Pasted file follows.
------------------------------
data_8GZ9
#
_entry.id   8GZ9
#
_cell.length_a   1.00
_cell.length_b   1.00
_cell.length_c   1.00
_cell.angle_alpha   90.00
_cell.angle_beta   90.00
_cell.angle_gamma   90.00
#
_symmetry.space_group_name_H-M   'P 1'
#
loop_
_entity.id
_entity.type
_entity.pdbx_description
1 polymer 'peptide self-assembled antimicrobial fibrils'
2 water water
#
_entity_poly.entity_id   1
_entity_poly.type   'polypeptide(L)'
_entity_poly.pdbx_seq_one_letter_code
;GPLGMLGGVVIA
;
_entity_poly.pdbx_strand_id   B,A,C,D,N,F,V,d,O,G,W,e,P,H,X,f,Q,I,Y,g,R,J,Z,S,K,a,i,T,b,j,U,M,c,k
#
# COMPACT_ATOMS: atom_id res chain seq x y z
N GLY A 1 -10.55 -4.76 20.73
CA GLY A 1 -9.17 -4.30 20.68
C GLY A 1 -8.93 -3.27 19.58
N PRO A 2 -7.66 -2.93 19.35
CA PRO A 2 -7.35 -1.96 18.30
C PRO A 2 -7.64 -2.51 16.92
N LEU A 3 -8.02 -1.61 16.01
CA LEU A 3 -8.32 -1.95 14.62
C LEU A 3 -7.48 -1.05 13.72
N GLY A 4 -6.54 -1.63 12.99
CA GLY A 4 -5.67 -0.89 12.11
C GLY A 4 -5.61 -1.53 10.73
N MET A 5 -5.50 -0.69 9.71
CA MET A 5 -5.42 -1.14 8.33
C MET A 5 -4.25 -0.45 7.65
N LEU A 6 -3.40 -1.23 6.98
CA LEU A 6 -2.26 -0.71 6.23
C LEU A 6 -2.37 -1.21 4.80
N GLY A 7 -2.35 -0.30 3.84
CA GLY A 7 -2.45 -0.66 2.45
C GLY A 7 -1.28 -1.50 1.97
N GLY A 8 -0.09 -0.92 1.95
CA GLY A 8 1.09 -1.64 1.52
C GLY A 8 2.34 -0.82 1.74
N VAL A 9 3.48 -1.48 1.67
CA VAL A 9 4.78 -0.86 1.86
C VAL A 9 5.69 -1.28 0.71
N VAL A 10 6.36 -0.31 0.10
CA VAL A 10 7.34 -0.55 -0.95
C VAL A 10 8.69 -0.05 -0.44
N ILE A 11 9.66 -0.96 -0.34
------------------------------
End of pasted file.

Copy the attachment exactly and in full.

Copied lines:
data_8GZ9
#
_entry.id   8GZ9
#
_cell.length_a   1.00
_cell.length_b   1.00
_cell.length_c   1.00
_cell.angle_alpha   90.00
_cell.angle_beta   90.00
_cell.angle_gamma   90.00
#
_symmetry.space_group_name_H-M   'P 1'
#
loop_
_entity.id
_entity.type
_entity.pdbx_description
1 polymer 'peptide self-assembled antimicrobial fibrils'
2 water water
#
_entity_poly.entity_id   1
_entity_poly.type   'polypeptide(L)'
_entity_poly.pdbx_seq_one_letter_code
;GPLGMLGGVVIA
;
_entity_poly.pdbx_strand_id   B,A,C,D,N,F,V,d,O,G,W,e,P,H,X,f,Q,I,Y,g,R,J,Z,S,K,a,i,T,b,j,U,M,c,k
#
# COMPACT_ATOMS: atom_id res chain seq x y z
N GLY A 1 -10.55 -4.76 20.73
CA GLY A 1 -9.17 -4.30 20.68
C GLY A 1 -8.93 -3.27 19.58
N PRO A 2 -7.66 -2.93 19.35
CA PRO A 2 -7.35 -1.96 18.30
C PRO A 2 -7.64 -2.51 16.92
N LEU A 3 -8.02 -1.61 16.01
CA LEU A 3 -8.32 -1.95 14.62
C LEU A 3 -7.48 -1.05 13.72
N GLY A 4 -6.54 -1.63 12.99
CA GLY A 4 -5.67 -0.89 12.11
C GLY A 4 -5.61 -1.53 10.73
N MET A 5 -5.50 -0.69 9.71
CA MET A 5 -5.42 -1.14 8.33
C MET A 5 -4.25 -0.45 7.65
N LEU A 6 -3.40 -1.23 6.98
CA LEU A 6 -2.26 -0.71 6.23
C LEU A 6 -2.37 -1.21 4.80
N GLY A 7 -2.35 -0.30 3.84
CA GLY A 7 -2.45 -0.66 2.45
C GLY A 7 -1.28 -1.50 1.97
N GLY A 8 -0.09 -0.92 1.95
CA GLY A 8 1.09 -1.64 1.52
C GLY A 8 2.34 -0.82 1.74
N VAL A 9 3.48 -1.48 1.67
CA VAL A 9 4.78 -0.86 1.86
C VAL A 9 5.69 -1.28 0.71
N VAL A 10 6.36 -0.31 0.10
CA VAL A 10 7.34 -0.55 -0.95
C VAL A 10 8.69 -0.05 -0.44
N ILE A 11 9.66 -0.96 -0.34